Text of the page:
NeuRA Imaging


Access to MRI Scanner
If you have a new project that needs discussion, or you haven’t yet used the system, we suggest first contacting either the Senior Radiographer or Professor Caroline Rae in the first instance.

Apply for clearance for your project from the NeuRA Imaging Scientific Management Panel by downloading this form and submitting this to Bronwyn Chapman ( for SMP review.

This process will generally only take one to two weeks as projects are reviewed as soon as practicable after receipt.

Scanning cannot proceed without appropriate research ethics clearances. See our ethics page for information.

Once you have SMP clearance and have agreed to our terms & conditions you may book scanning time by calling MRI reception on 93991200. If your scanning involves using the scanner under the National Imaging Facility, you may also apply to the NIF for subsidized access.

All users of the facility are required to attend the MRI Safety Induction Course before using the MRI scanner. Users must attend the course to enter the MRI control room.

See what’s going on at NeuRA


Abdominal muscle stimulation to improve bowel function in spinal cord injury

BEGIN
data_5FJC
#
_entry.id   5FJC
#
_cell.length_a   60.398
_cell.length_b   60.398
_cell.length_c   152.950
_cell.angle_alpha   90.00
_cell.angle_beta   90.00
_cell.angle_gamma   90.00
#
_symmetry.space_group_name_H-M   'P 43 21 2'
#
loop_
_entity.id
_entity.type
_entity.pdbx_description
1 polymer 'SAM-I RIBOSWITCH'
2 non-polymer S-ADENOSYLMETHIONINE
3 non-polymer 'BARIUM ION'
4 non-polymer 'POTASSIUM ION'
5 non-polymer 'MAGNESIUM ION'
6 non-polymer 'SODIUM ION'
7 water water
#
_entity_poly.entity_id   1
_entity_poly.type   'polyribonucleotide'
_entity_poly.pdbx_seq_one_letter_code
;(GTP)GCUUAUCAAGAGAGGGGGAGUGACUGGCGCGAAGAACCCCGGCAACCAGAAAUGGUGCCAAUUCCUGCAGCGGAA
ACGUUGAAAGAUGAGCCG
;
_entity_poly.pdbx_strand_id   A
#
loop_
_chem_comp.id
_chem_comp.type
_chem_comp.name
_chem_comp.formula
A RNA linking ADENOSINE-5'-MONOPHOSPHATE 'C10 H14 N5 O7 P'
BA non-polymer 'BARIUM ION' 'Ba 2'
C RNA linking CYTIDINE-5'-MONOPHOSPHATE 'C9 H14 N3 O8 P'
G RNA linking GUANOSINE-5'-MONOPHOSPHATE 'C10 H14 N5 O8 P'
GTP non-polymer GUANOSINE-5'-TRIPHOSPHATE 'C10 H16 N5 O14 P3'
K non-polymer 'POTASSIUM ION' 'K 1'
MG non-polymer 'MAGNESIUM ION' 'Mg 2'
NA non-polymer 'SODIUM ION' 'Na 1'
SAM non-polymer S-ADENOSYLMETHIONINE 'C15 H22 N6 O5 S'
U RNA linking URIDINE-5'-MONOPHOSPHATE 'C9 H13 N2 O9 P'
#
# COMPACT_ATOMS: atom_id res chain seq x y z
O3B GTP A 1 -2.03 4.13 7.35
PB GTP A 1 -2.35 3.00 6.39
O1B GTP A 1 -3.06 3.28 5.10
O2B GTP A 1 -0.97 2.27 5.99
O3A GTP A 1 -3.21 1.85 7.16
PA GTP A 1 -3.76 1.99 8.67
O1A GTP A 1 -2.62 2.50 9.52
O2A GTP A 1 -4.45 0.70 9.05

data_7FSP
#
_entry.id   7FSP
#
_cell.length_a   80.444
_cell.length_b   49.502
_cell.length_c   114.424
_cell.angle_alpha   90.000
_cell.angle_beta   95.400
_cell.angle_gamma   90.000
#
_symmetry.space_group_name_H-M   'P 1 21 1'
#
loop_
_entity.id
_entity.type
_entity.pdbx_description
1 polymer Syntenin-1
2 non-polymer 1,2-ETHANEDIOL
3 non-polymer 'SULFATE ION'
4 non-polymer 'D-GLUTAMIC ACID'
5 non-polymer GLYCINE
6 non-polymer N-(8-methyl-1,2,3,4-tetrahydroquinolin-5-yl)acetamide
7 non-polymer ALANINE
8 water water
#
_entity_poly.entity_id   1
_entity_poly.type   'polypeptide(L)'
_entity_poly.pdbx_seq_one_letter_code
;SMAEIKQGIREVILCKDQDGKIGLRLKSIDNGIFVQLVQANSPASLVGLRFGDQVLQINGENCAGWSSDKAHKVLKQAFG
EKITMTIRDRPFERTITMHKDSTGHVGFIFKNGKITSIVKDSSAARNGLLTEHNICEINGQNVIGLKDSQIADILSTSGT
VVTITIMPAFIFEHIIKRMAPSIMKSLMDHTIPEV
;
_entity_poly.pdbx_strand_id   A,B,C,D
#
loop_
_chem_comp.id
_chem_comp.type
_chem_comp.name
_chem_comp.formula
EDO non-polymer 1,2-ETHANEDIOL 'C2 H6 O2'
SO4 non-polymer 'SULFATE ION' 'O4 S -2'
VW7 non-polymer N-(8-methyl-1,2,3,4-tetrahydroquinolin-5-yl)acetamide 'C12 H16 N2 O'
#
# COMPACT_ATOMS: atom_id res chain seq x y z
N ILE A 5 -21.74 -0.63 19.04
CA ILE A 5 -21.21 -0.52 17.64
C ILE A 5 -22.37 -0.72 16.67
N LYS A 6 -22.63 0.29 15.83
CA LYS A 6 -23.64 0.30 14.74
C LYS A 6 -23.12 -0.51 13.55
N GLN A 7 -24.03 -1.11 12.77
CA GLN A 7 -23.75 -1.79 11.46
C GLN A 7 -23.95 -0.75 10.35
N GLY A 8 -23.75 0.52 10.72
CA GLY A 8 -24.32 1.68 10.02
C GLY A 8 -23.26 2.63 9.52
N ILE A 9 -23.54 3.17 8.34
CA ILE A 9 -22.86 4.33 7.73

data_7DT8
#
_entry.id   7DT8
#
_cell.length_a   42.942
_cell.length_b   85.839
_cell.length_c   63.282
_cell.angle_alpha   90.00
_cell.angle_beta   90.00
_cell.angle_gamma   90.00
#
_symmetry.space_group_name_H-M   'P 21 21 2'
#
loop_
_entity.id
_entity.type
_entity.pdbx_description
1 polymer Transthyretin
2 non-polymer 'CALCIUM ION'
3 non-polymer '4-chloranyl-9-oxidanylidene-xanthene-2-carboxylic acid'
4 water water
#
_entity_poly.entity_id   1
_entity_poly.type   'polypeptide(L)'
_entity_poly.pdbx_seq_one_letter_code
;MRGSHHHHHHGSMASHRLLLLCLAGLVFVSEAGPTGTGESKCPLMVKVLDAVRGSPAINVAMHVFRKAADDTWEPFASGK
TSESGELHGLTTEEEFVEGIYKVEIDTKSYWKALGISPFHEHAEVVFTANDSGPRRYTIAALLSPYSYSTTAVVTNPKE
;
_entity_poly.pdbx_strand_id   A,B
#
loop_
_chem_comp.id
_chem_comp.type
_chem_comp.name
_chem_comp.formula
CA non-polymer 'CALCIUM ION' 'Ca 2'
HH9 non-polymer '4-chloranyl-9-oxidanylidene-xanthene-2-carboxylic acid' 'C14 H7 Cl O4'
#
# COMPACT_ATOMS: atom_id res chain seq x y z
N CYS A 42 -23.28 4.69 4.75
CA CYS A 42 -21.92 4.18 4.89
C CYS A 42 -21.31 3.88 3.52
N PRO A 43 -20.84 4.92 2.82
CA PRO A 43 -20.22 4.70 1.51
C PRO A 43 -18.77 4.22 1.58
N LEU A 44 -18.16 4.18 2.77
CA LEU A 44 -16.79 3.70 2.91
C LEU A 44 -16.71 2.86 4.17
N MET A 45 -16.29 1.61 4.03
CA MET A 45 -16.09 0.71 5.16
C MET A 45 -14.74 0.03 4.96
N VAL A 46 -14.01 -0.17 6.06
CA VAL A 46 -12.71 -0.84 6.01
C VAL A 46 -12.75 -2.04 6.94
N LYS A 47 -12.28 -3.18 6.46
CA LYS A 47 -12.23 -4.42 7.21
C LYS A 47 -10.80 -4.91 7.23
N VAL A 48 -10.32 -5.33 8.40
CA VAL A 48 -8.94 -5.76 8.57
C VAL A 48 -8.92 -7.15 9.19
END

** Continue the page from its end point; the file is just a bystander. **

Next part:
Bowel complications, resulting from impaired bowel function, are common for people living with a spinal cord injury (SCI). As a result, people with a SCI have high rates of bowel related illness, even compared with those with other neurological disorders. This includes high rates of abdominal pain, constipation, faecal incontinence and bloating. These problems lower the quality of life of people with a SCI and place a financial burden on the health system. A treatment that improves bowel function for people with a SCI should reduce illness, improve quality of life and lead to a large cost saving for health care providers. Bowel problems have traditionally been managed with manual and pharmacological interventions, such as digital rectal stimulation, enemas, and suppositories. These solutions are usually only partially effective, highlighting the need for improved interventions. The abdominal muscles are one of the major muscle groups used during defecation. Training the abdominal muscles should improve bowel function by increasing abdominal pressure. During our previous Abdominal FES research with people with a SCI, we observed that Abdominal FES appeared to lead to more consistent and effective bowel motion. However, this evidence remains anecdotal. As such, we are going to undertake a large randomised controlled trial to investigate the effectiveness of Abdominal FES to improve the bowel function of people with a SCI. This study will make use of a novel measurement system (SmartPill, Medtronic) that can be swallowed to measure whole gut and colonic transit time. We will also assess whether Abdominal FES can change constipation-related quality of life and the use of laxatives and manual procedures, as well as the frequency of defecation and the time taken. A positive outcome from this study is likely to lead to the rapid clinical translation of this technology for people living with a SCI.